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OSHA Protects Employees Terminated Due to Work Injury Claims

In a recent news release, Occupational Safety and Health Administration (OSHA) indicated a company would be required to pay more than $332,000 in back wages and damages to a worker who was improperly terminated from his job. The employee had been terminated because he had reported a work-related injury. Termination in retaliation for reporting injuries or unsafe working conditions is illegal under federal law.

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Those who get hurt at work or who observe unsafe conditions should report their injuries or the hazards so they can get workers' compensation benefits or so hazards can be corrected. Contacting OSHA is also advisable if employers do not take reports of dangerous working conditions seriously. If an employee speaks up, lives could be saved and important essential benefits can be obtained to cover costs and losses which occur due to injuries on-the-job. When employers take any adverse employment actions as a result of reports of injuries or unsafe conditions, employees may take further legal action to recover back pay and damages.

OSHA Protects Whistleblowers from Retaliation

The problems in the recent retaliation case began when a technician reported injuries he sustained while performing his work duties in February of 2014. The employee had been with the company for five years and he requested benefits for the on-the-job injury including reimbursements of co-payments he had paid to receive medical care associated with his injuries. When he requested reimbursement, the company required him to submit a second report of injury. The company then threatened discipline as a result of allegations the report had been filed late.

The employee was subsequently terminated from his position in June of 2014. The employer claimed the technician had been terminated for allegedly making threatening and harassing statements. However, there was no evidence a proper investigation had been conducted or proof had been obtained of this alleged misconduct. Before the reported injury and other incidents, the employee had never been subjected to any discipline.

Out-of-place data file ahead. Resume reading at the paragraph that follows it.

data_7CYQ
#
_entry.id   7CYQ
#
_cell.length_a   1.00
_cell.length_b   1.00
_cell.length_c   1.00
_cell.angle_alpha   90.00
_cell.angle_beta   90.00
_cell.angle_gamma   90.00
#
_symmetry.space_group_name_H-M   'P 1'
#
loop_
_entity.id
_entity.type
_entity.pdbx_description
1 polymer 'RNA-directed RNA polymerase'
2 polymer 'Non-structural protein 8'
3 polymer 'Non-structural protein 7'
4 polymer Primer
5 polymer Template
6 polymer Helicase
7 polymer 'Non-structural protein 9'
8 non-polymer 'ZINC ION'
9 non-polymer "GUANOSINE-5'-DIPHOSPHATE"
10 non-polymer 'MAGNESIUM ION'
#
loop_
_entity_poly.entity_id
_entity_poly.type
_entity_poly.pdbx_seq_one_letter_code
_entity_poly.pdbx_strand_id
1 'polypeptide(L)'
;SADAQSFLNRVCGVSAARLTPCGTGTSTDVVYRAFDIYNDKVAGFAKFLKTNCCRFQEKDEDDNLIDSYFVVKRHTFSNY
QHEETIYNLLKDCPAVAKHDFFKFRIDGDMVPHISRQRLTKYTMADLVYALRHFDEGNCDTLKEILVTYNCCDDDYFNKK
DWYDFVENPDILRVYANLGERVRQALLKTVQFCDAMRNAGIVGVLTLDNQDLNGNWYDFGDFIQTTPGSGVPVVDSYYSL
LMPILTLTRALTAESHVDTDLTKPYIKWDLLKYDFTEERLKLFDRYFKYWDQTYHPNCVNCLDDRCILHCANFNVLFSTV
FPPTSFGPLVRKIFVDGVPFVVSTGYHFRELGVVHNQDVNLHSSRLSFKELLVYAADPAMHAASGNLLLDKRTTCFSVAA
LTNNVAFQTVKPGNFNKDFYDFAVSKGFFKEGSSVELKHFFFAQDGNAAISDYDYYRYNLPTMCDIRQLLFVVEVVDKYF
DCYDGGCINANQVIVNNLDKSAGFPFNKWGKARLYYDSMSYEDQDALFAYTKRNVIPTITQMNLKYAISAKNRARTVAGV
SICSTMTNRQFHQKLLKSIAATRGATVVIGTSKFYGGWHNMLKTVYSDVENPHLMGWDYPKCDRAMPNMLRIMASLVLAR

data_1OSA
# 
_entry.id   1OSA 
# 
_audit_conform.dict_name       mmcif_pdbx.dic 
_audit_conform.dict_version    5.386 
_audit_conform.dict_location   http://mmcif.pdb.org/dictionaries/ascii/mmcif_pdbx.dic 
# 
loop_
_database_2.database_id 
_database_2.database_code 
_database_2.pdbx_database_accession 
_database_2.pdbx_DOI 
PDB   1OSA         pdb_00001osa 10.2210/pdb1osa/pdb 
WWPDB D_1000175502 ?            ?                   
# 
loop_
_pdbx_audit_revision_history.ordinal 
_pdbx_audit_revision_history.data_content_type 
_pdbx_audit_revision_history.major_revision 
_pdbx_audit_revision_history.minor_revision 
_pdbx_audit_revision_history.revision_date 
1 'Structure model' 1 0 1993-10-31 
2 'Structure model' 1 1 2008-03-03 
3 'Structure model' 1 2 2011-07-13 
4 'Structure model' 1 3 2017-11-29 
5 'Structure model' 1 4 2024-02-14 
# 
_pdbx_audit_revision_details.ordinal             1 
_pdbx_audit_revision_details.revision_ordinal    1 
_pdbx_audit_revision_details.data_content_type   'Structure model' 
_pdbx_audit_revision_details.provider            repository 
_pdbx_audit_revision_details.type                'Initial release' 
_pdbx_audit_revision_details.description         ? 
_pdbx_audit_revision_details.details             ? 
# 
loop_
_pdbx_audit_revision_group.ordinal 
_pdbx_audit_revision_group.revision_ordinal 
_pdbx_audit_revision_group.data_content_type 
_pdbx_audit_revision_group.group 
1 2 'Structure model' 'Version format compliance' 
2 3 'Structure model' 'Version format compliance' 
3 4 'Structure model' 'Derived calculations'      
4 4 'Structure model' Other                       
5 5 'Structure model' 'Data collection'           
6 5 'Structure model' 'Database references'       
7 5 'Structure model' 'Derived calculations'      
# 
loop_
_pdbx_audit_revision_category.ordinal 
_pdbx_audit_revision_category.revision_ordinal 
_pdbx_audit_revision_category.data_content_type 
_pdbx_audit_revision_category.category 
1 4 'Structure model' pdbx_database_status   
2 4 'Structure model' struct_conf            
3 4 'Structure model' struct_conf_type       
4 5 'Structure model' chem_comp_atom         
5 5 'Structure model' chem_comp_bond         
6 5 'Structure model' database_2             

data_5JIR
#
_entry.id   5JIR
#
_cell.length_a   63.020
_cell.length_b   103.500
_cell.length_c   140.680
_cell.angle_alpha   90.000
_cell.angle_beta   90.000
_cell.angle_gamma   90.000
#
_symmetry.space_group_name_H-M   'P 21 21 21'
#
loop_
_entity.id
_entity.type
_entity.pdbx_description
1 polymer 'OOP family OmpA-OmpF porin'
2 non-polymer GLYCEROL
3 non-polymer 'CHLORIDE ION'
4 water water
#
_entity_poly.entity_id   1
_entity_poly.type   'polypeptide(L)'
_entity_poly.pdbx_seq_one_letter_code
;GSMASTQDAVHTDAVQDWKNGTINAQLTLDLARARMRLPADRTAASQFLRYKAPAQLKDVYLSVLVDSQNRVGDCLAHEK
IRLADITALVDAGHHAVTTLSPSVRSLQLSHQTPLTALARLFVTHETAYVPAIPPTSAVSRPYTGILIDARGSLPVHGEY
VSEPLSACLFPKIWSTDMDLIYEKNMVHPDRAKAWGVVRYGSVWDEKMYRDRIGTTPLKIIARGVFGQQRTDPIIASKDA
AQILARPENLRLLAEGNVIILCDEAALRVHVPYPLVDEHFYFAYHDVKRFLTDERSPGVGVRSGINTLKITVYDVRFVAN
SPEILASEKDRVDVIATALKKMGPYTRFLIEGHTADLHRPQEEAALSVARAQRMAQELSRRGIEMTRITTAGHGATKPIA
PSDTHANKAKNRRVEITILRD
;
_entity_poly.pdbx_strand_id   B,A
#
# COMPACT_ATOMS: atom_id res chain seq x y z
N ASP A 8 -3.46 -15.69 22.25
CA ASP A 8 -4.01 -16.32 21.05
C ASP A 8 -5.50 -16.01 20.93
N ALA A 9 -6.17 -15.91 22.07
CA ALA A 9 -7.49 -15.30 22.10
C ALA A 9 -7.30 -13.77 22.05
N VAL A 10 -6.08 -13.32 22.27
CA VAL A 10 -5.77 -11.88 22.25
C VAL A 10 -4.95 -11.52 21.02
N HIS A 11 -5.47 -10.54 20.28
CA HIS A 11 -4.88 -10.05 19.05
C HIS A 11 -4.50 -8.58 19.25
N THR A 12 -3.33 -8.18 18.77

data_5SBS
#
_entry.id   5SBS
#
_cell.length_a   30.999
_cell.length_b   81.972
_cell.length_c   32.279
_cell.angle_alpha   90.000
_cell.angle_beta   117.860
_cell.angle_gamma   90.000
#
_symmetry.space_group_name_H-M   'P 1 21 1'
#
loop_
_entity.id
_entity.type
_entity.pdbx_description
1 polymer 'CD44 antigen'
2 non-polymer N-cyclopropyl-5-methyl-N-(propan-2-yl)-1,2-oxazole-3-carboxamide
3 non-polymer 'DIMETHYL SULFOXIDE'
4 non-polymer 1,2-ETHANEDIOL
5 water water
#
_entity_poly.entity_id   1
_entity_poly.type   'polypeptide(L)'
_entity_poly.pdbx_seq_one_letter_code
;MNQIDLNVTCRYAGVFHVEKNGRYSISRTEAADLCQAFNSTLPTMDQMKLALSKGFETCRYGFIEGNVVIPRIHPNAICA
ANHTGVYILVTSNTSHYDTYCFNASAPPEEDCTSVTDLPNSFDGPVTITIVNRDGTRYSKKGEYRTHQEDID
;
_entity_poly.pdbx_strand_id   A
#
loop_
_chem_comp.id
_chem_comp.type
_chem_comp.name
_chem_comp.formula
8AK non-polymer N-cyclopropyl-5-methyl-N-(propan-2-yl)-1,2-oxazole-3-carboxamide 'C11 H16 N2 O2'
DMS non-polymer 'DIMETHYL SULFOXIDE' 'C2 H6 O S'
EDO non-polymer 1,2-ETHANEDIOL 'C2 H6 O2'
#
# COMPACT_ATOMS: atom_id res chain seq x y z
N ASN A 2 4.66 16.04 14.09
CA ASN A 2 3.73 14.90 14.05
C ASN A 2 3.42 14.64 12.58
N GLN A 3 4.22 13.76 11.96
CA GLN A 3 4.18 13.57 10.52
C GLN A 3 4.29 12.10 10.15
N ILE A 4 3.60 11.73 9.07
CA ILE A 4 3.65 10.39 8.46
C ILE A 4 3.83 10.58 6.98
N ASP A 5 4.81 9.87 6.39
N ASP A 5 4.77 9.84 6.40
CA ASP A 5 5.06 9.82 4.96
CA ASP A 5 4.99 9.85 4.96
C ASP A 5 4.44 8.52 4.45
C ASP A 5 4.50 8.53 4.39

The technician made a retaliation complaint to OSHA and an investigation was conducted in which it was determined the employer had improperly terminated the worker as a result of his reporting of work injuries and his request for workers' compensation benefits. The company was ordered to reinstate the technician in his job.

In addition to reinstatement, OSHA also ordered the company to pay the technician back wages of $154,749 as well as interest on the wages, and to pay the technician $177,720 in compensatory damages and reasonable legal fees. In addition to reinstating him and repaying him, all notations of disciplinary information must be removed from the technician's record. Further, to help ensure other employees are also informed of their rights, the company must provide information about whistleblower protections to all workers.

Cases like this demonstrate employees should never be afraid to report injuries and to demand benefits owed to them after an on-the-job injury.

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Scranton

Scranton

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201 Franklin Avenue
Scranton, PA 18503

p. 570-344-2667

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Pittston, PA 18640

p. 570-883-1321

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213 Main Street
Towanda, PA 18848

p. 570-265-5800